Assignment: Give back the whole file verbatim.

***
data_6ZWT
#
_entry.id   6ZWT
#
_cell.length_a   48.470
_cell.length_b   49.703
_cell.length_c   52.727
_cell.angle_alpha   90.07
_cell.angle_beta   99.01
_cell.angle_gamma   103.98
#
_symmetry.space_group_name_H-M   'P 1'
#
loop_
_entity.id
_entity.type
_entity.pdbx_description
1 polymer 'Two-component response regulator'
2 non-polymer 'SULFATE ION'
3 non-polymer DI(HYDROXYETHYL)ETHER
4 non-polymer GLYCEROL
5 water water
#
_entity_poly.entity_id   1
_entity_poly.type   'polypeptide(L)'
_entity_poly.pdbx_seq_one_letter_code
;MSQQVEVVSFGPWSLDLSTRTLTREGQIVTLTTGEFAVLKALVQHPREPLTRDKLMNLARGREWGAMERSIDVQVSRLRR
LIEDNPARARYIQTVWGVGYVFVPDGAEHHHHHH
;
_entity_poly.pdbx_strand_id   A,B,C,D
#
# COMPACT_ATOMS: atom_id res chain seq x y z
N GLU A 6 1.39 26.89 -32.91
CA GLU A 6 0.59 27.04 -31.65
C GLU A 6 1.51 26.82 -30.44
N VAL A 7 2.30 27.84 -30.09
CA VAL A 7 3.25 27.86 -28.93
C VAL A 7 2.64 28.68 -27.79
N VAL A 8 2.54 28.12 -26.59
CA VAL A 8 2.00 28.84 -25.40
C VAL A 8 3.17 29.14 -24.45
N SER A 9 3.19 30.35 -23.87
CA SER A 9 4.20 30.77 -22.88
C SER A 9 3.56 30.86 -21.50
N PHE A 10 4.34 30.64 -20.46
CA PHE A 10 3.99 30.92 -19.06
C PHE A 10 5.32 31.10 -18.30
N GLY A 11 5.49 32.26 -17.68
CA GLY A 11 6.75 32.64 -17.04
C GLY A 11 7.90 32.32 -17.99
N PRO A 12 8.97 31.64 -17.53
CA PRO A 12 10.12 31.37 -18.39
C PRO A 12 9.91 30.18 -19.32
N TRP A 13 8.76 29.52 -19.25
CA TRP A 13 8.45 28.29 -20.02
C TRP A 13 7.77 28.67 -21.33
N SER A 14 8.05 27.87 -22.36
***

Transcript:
data_6ZWT
#
_entry.id   6ZWT
#
_cell.length_a   48.470
_cell.length_b   49.703
_cell.length_c   52.727
_cell.angle_alpha   90.07
_cell.angle_beta   99.01
_cell.angle_gamma   103.98
#
_symmetry.space_group_name_H-M   'P 1'
#
loop_
_entity.id
_entity.type
_entity.pdbx_description
1 polymer 'Two-component response regulator'
2 non-polymer 'SULFATE ION'
3 non-polymer DI(HYDROXYETHYL)ETHER
4 non-polymer GLYCEROL
5 water water
#
_entity_poly.entity_id   1
_entity_poly.type   'polypeptide(L)'
_entity_poly.pdbx_seq_one_letter_code
;MSQQVEVVSFGPWSLDLSTRTLTREGQIVTLTTGEFAVLKALVQHPREPLTRDKLMNLARGREWGAMERSIDVQVSRLRR
LIEDNPARARYIQTVWGVGYVFVPDGAEHHHHHH
;
_entity_poly.pdbx_strand_id   A,B,C,D
#
# COMPACT_ATOMS: atom_id res chain seq x y z
N GLU A 6 1.39 26.89 -32.91
CA GLU A 6 0.59 27.04 -31.65
C GLU A 6 1.51 26.82 -30.44
N VAL A 7 2.30 27.84 -30.09
CA VAL A 7 3.25 27.86 -28.93
C VAL A 7 2.64 28.68 -27.79
N VAL A 8 2.54 28.12 -26.59
CA VAL A 8 2.00 28.84 -25.40
C VAL A 8 3.17 29.14 -24.45
N SER A 9 3.19 30.35 -23.87
CA SER A 9 4.20 30.77 -22.88
C SER A 9 3.56 30.86 -21.50
N PHE A 10 4.34 30.64 -20.46
CA PHE A 10 3.99 30.92 -19.06
C PHE A 10 5.32 31.10 -18.30
N GLY A 11 5.49 32.26 -17.68
CA GLY A 11 6.75 32.64 -17.04
C GLY A 11 7.90 32.32 -17.99
N PRO A 12 8.97 31.64 -17.53
CA PRO A 12 10.12 31.37 -18.39
C PRO A 12 9.91 30.18 -19.32
N TRP A 13 8.76 29.52 -19.25
CA TRP A 13 8.45 28.29 -20.02
C TRP A 13 7.77 28.67 -21.33
N SER A 14 8.05 27.87 -22.36